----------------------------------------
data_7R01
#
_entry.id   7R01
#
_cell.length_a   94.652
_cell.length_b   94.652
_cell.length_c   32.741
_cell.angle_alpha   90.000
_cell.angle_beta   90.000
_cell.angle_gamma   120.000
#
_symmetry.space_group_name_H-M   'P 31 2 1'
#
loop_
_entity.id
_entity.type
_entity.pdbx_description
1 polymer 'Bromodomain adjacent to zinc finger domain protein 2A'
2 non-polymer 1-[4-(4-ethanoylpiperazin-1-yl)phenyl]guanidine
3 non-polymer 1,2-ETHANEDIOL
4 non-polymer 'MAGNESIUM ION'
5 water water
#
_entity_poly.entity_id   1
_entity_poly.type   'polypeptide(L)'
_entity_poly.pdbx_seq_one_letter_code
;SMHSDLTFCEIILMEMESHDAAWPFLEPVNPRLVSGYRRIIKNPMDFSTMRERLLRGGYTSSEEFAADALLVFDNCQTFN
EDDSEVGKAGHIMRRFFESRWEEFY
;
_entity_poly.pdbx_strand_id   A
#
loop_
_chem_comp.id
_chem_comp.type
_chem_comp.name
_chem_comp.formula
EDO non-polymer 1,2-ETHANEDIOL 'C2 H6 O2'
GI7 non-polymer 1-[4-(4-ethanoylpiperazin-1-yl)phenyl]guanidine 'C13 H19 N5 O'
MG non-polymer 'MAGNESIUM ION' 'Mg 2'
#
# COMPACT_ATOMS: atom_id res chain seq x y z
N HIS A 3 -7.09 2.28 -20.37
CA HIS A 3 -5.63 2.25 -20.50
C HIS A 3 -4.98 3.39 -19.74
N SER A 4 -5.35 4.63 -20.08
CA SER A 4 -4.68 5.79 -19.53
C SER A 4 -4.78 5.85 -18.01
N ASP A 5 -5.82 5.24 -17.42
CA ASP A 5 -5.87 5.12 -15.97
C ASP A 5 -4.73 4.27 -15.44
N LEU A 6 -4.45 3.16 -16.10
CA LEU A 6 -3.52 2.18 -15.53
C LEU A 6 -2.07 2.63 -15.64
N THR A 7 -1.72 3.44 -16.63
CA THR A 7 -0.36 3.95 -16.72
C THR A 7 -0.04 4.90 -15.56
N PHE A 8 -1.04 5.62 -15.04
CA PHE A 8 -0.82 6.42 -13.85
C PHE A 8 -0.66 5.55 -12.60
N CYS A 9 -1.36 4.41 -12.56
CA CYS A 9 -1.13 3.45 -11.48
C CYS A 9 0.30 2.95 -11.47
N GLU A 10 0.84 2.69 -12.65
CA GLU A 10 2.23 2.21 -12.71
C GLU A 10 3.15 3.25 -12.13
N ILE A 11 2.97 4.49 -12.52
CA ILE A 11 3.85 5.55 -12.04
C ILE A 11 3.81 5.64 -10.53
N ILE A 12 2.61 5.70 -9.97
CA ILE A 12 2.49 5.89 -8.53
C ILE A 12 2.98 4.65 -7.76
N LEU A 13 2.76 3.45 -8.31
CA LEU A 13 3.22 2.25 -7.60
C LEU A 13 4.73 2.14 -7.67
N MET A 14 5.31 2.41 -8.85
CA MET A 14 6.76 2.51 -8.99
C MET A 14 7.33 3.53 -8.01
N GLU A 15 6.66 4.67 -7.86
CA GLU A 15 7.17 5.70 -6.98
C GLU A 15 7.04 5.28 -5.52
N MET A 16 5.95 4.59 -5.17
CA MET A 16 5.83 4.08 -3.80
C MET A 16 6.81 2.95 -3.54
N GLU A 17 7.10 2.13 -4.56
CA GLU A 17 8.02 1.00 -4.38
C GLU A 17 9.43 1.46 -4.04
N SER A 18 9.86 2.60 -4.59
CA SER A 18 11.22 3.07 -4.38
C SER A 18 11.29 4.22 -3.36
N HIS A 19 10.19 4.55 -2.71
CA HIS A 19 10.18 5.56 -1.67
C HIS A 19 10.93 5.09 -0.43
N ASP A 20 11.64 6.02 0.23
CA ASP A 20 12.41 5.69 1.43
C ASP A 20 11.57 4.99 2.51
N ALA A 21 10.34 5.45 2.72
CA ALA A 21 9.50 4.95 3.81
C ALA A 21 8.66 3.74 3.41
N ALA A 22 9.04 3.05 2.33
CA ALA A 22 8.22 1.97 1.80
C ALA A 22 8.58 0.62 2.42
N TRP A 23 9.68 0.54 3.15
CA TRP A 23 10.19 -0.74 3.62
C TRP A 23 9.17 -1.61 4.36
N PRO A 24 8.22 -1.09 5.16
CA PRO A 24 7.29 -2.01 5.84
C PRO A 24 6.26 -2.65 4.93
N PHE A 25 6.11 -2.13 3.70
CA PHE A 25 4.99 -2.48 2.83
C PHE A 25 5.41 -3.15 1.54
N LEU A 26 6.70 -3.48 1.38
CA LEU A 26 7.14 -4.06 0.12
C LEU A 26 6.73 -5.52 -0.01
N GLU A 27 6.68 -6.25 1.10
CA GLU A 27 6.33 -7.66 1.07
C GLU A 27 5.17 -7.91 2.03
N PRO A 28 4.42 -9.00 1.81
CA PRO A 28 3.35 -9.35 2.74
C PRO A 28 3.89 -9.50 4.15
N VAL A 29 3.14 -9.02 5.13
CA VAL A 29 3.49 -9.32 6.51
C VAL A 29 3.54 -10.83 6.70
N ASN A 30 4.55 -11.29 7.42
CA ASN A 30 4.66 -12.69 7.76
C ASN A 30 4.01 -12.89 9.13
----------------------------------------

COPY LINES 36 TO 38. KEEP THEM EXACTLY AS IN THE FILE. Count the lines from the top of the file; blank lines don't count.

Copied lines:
_chem_comp.formula
EDO non-polymer 1,2-ETHANEDIOL 'C2 H6 O2'
GI7 non-polymer 1-[4-(4-ethanoylpiperazin-1-yl)phenyl]guanidine 'C13 H19 N5 O'